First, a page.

In November 1974, the IRA detonated three bombs in Birmingham, two in pubs at the Rotunda and on New Street, one
in a bank on the Hagley Road. 21 people were killed. Six men were arrested, charged, convicted and put in prison. In 1990 they were finally released, new evidence showed that they had been wrongly convicted. They had suffered injustice. So too had the victims of the original bombing because the true culprits had not been punished.
What is your experience of justice? Some of us as parents, managers, union reps, church leaders etc have a responsibility for seeing that justice is done.
Most of us will at some point seek justice: a fair wage, a decent home to live in, an insurance claim, our immigration case. What is your experience of justice? Sadly, many people experience injustice
- Trust in the God of Justice who remains sovereign even in a messy and unjust world
The King is presented as the one who leads, rules -gives justice (v1). Take in the image of streams of water providing a sense of refreshing, provision, goodness. The image of a stream here is of an artificial waterway carefully designed to bring irrigation to just where it is needed. When God works through rulers, leaders and judges to bring justice it is for the good of others.
Justice provides discipline and learning to others (v11). It acts as a deterrent against foolishness. So justice is for the good of the whole of God’s people. On a side, point this is one of the vital reasons for godly, living church discipline.
The righteous one observes, and judges the wicked (v11). The King is the righteous one. Ultimately it is God himself who is righteous. In the New Testament, we see Jesus as the Messiah. He is the righteous one who brings true and eternal justice
Justice brings joy to the righteous (v15). We are glad when right is done but wicked people live in fear of punishment. Justice brings vindication, restitution, protection etc for victims and for those in the right but punishment for those in the wrong. Seeing God’s justice at work is a cause for praise.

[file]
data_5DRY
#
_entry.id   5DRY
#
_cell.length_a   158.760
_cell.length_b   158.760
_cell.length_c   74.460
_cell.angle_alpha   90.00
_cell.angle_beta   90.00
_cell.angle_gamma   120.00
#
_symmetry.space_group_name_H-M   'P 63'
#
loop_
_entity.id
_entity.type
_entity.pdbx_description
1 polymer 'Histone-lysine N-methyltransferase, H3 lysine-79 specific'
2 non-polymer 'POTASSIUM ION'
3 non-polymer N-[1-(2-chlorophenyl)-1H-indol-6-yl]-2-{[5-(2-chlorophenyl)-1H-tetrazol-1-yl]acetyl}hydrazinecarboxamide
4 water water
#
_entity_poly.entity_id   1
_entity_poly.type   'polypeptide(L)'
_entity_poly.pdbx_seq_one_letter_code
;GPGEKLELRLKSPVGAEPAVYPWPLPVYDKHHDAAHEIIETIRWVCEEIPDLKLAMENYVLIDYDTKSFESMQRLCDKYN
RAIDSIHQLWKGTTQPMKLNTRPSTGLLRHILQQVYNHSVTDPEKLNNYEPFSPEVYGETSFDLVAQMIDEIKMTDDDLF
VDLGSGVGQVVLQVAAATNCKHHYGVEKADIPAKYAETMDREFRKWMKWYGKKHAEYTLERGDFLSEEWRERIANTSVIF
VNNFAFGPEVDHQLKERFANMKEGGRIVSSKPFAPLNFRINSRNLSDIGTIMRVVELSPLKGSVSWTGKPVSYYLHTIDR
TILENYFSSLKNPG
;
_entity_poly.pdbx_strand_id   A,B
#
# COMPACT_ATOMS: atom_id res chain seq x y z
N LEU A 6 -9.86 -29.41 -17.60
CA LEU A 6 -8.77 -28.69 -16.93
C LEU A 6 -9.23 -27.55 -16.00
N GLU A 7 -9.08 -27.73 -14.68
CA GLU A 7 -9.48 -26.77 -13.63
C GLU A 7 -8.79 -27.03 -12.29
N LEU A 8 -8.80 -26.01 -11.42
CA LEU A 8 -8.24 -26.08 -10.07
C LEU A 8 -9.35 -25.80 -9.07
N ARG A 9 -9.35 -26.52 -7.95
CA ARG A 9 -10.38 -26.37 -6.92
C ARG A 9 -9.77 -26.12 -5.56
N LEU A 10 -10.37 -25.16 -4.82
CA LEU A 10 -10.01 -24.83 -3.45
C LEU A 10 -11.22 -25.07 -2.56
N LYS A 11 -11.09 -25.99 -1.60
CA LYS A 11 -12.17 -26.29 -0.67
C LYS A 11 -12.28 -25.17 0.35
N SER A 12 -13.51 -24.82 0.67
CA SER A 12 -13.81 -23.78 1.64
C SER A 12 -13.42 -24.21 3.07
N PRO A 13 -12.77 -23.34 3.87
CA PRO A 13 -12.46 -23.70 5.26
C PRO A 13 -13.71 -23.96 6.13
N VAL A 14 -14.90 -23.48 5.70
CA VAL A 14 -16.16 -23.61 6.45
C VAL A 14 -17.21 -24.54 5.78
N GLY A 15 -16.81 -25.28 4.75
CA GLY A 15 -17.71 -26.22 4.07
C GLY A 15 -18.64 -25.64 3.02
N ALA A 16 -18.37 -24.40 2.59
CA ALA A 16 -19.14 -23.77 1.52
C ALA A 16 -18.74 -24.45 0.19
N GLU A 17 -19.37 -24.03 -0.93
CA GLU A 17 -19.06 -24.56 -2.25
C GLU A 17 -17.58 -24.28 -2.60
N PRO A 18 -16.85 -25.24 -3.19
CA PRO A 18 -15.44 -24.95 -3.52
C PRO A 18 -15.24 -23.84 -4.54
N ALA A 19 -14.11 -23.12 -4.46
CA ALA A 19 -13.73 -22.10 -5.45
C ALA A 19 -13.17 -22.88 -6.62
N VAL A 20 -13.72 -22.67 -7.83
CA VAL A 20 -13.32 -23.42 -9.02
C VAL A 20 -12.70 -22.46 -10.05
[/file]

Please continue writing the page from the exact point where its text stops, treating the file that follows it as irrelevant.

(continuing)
Justice is one of the threads that holds the proverbial pearls together in this passage. It comes in the context of false testimony, of greed at the expense of the poor and of quarrelsome, fragile households.
This world may often seem unjust but God will work his justice out. We will see how ultimate justice happens shortly. In the mean-time we are challenged to stop and think. If we believe God is just and God is sovereign then how does that affect how we respond to human injustice.
First of all, it should encourage us to fight for justice for others. We should stand up for the vulnerable.
Secondly it means that even when we face human injustice and things look bleak in this life that we are encouraged not to lose confidence or hope in God. It may be that we have to wait until eternity for vindication but that day will come.
- Let your trust in the God of justice govern your day to day relationships at home, work and in the church family